When I Lived With Bats (level 3)by Faith McNulty, Lena Shiffman, Betsy Lewin
One summer, a girl and her family share their home with bats and learn how wonderful the flying mammals are.
Children's Literature - Julie SteinbergThe narrator recounts the summer she was 10 years old and her family rented a farmhouse. To their surprise, the house was inhabited by bats. Before living in the house, the girl thought bats were scary and dangerous. But her fears quickly became fascination. While living with them, she discovered bats have poor night vision and use echolocation--locating objects with sound waves--to determine where things are at night. A trip to the library taught that bats are the only mammals that can fly. Only one kind of bat--the vampire bat--will deliberately bite a human and there are no vampire bats in North America. Bats taking up residence in an attic or under eaves are generally harmless to the people in a house. The children's parents told them to shoo the bats outside but not to touch them. But the girl's brother brought a tennis racquet into the attic and swung it, knocking a female bat to the ground. The boy was ashamed of what he had done and the experience made him respect animals. The facts relayed via a fictional story are interesting and easily remembered
School Library Journal - School Library JournalGr 1-4-These two beginning chapter books will whet the appetites of young scientists. Hopping introduces children to an amazing and deadly natural phenomenon. Many interesting facts about the study of lightning from the historical (Ben Franklin) to the modern (today's computer technology) are included as well as cultural connections (Zeus) and the experiences of people who have survived being struck by lightning. The watercolor illustrations include maps, diagrams, and action scenes. McNulty shares information about bats through her memories of a summer spent in a house filled with these winged creatures. Full- and double-page illustrations show various family members reacting to the animals. This combination of personal narrative and facts is one that children will find appealing and informative.-Maura Bresnahan, Shawsheen School, Andover, MA Copyright 1999 Cahners Business Information.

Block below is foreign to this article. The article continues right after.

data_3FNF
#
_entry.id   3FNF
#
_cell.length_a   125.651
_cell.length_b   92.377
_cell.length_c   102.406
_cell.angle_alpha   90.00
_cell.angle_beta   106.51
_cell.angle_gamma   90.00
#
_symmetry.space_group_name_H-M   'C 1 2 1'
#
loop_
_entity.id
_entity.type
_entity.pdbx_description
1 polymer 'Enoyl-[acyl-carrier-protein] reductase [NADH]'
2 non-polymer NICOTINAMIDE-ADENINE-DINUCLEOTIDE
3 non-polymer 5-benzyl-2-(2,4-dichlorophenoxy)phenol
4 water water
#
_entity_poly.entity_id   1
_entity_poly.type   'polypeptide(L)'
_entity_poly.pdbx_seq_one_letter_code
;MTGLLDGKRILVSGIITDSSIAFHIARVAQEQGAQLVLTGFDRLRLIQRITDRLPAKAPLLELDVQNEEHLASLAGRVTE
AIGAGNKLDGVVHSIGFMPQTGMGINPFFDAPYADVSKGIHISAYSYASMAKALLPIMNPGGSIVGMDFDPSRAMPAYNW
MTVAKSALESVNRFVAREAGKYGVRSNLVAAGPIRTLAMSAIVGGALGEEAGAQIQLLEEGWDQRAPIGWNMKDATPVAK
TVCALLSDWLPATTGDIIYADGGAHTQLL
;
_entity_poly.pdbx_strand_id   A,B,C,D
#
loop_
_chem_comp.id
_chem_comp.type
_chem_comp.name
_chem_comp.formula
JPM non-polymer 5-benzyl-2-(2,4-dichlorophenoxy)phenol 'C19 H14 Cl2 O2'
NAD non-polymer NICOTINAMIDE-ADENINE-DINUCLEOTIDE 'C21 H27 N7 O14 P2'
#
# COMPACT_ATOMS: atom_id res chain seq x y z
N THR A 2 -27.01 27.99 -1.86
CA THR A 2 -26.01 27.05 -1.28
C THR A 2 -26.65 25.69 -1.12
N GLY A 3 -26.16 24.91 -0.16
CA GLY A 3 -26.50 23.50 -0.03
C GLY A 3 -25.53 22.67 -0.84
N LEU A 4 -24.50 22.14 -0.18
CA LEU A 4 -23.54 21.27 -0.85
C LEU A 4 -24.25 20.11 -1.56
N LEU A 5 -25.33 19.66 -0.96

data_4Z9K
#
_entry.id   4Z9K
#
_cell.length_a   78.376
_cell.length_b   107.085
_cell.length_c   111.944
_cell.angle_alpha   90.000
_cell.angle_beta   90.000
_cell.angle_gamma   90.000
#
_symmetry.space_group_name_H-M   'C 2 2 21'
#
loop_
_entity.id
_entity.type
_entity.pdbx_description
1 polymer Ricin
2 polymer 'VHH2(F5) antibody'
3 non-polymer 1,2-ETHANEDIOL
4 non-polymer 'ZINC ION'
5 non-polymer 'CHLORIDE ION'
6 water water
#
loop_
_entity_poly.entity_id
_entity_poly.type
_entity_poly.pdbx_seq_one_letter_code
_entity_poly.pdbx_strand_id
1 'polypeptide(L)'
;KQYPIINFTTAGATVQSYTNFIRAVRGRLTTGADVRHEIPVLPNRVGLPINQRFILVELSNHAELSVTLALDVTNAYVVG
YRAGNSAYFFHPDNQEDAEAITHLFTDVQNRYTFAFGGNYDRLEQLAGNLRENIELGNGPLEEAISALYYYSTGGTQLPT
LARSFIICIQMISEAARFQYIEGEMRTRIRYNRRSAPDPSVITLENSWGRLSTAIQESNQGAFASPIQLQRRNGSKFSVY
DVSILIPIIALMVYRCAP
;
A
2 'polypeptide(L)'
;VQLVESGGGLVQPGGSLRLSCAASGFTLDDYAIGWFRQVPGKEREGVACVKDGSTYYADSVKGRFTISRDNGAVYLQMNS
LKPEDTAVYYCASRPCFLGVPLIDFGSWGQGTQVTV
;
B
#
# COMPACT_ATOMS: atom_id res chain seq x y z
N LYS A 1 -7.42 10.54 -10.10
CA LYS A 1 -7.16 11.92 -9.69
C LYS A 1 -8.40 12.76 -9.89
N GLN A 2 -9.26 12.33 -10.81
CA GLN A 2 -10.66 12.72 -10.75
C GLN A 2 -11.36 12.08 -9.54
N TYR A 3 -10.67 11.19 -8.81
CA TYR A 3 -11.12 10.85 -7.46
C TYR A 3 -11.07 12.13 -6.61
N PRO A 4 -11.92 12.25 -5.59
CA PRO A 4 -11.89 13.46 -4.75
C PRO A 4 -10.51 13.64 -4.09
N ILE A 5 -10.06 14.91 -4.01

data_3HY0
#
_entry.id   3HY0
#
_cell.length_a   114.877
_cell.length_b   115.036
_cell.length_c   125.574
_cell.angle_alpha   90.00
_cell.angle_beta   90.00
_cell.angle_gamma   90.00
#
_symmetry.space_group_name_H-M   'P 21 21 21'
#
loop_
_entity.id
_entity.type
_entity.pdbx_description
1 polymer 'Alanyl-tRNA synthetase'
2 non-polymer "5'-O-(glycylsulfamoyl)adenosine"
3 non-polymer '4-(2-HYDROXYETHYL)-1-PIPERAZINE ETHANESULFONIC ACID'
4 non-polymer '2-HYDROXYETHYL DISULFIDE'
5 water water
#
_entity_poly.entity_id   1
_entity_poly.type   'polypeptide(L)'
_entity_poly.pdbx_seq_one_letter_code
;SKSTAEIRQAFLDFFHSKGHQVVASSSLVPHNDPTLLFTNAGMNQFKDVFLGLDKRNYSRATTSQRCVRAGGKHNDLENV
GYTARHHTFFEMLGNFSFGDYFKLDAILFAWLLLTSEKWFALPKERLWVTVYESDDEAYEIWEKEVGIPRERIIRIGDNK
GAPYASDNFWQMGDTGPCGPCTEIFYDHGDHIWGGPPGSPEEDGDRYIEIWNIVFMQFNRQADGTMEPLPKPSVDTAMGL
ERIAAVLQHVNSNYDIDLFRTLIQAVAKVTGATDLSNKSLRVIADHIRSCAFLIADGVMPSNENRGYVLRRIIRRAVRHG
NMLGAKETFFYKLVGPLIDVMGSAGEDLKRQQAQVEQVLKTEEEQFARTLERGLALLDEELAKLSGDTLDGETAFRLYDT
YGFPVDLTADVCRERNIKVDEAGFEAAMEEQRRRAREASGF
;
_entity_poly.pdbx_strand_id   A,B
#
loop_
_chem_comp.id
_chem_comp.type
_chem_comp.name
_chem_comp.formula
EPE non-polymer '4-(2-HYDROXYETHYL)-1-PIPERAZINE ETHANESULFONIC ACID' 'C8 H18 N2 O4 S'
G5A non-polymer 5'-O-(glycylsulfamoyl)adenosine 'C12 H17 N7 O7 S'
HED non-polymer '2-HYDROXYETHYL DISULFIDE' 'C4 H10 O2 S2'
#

Horn Book MagazineIn a gentle memoir, McNulty recalls her tenth summer when she, her parents, and her twelve-year-old brother lived in a rented farmhouse in the country. Empty of human inhabitants, the house was home to a bat colony. At first the young girl sees the bats outside at night; later, some come inside where they are discovered on mirrors, drapes, and even the shower curtain. The family begins reading about bats, allowing author McNulty to share their findings with readers: bats are mammals; only one species (not native to North America) will deliberately harm humans; brown bats roost in buildings; and in the spring bats have babies. McNulty personalizes these facts by asking readers to imagine themselves as bats. "Imagine skin attached to your body and stretched from the tip of your tail to your ankles and fingers and then to your shoulders; that's what a bat's wing is like." Despite their parents' conviction that the bats should remain undisturbed in the house during the summer, McNulty and her brother one day venture into the attic and there accidentally harm one small bat. Remorseful, they take it to the vet and learn that while this particular bat will survive, the baby she had been nursing will not. Shiffman's soft watercolors underscore the book's non-hysterical tone and extend the text by showing various kinds of bats and their habitats. Half- and whole-page illustrations not only help readers with pacing but also break up chunks of text, making the whole book nonthreatening to advanced beginning readers almost ready to attempt longer chapter books.
Write a Review
and post it to your social network
Most Helpful Customer Reviews
See all customer reviews >